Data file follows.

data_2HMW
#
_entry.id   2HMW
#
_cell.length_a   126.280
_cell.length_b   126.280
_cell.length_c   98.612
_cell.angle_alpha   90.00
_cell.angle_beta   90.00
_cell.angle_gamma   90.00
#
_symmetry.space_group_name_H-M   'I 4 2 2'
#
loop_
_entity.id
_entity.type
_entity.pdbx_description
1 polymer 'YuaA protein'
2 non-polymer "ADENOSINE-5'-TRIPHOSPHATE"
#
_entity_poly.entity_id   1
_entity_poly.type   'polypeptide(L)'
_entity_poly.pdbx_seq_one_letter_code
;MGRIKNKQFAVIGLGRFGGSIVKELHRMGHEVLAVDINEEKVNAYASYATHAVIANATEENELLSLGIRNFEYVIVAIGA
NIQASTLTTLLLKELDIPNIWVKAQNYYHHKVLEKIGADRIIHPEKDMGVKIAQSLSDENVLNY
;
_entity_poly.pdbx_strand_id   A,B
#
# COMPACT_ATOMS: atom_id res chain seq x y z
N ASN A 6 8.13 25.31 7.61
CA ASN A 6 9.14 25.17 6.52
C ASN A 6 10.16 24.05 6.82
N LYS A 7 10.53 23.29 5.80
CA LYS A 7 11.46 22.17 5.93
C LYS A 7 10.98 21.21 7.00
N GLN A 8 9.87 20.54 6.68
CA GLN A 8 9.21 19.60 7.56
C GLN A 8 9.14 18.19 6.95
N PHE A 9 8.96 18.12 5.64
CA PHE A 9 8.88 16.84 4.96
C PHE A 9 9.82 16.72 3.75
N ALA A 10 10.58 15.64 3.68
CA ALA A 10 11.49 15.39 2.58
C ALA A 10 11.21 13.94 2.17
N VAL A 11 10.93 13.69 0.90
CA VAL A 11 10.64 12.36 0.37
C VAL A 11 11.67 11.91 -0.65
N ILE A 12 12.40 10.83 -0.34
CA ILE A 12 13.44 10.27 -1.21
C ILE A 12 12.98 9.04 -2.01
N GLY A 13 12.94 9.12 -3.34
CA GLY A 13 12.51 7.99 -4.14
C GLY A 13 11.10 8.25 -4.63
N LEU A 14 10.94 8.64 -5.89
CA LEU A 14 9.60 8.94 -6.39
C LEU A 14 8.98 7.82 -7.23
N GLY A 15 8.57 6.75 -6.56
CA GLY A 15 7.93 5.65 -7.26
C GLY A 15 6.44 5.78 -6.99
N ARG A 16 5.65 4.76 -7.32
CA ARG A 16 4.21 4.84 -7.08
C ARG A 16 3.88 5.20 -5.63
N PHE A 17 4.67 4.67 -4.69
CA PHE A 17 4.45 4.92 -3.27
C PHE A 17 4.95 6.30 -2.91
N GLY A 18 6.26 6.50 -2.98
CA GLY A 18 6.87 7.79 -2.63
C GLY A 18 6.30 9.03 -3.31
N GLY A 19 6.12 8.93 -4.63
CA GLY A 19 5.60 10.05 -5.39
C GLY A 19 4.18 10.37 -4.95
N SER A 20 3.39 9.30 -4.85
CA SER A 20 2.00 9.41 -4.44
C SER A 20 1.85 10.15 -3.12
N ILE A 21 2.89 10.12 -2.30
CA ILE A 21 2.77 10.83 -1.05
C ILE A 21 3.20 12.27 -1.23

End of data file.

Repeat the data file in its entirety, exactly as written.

data_2HMW
#
_entry.id   2HMW
#
_cell.length_a   126.280
_cell.length_b   126.280
_cell.length_c   98.612
_cell.angle_alpha   90.00
_cell.angle_beta   90.00
_cell.angle_gamma   90.00
#
_symmetry.space_group_name_H-M   'I 4 2 2'
#
loop_
_entity.id
_entity.type
_entity.pdbx_description
1 polymer 'YuaA protein'
2 non-polymer "ADENOSINE-5'-TRIPHOSPHATE"
#
_entity_poly.entity_id   1
_entity_poly.type   'polypeptide(L)'
_entity_poly.pdbx_seq_one_letter_code
;MGRIKNKQFAVIGLGRFGGSIVKELHRMGHEVLAVDINEEKVNAYASYATHAVIANATEENELLSLGIRNFEYVIVAIGA
NIQASTLTTLLLKELDIPNIWVKAQNYYHHKVLEKIGADRIIHPEKDMGVKIAQSLSDENVLNY
;
_entity_poly.pdbx_strand_id   A,B
#
# COMPACT_ATOMS: atom_id res chain seq x y z
N ASN A 6 8.13 25.31 7.61
CA ASN A 6 9.14 25.17 6.52
C ASN A 6 10.16 24.05 6.82
N LYS A 7 10.53 23.29 5.80
CA LYS A 7 11.46 22.17 5.93
C LYS A 7 10.98 21.21 7.00
N GLN A 8 9.87 20.54 6.68
CA GLN A 8 9.21 19.60 7.56
C GLN A 8 9.14 18.19 6.95
N PHE A 9 8.96 18.12 5.64
CA PHE A 9 8.88 16.84 4.96
C PHE A 9 9.82 16.72 3.75
N ALA A 10 10.58 15.64 3.68
CA ALA A 10 11.49 15.39 2.58
C ALA A 10 11.21 13.94 2.17
N VAL A 11 10.93 13.69 0.90
CA VAL A 11 10.64 12.36 0.37
C VAL A 11 11.67 11.91 -0.65
N ILE A 12 12.40 10.83 -0.34
CA ILE A 12 13.44 10.27 -1.21
C ILE A 12 12.98 9.04 -2.01
N GLY A 13 12.94 9.12 -3.34
CA GLY A 13 12.51 7.99 -4.14
C GLY A 13 11.10 8.25 -4.63
N LEU A 14 10.94 8.64 -5.89
CA LEU A 14 9.60 8.94 -6.39
C LEU A 14 8.98 7.82 -7.23
N GLY A 15 8.57 6.75 -6.56
CA GLY A 15 7.93 5.65 -7.26
C GLY A 15 6.44 5.78 -6.99
N ARG A 16 5.65 4.76 -7.32
CA ARG A 16 4.21 4.84 -7.08
C ARG A 16 3.88 5.20 -5.63
N PHE A 17 4.67 4.67 -4.69
CA PHE A 17 4.45 4.92 -3.27
C PHE A 17 4.95 6.30 -2.91
N GLY A 18 6.26 6.50 -2.98
CA GLY A 18 6.87 7.79 -2.63
C GLY A 18 6.30 9.03 -3.31
N GLY A 19 6.12 8.93 -4.63
CA GLY A 19 5.60 10.05 -5.39
C GLY A 19 4.18 10.37 -4.95
N SER A 20 3.39 9.30 -4.85
CA SER A 20 2.00 9.41 -4.44
C SER A 20 1.85 10.15 -3.12
N ILE A 21 2.89 10.12 -2.30
CA ILE A 21 2.77 10.83 -1.05
C ILE A 21 3.20 12.27 -1.23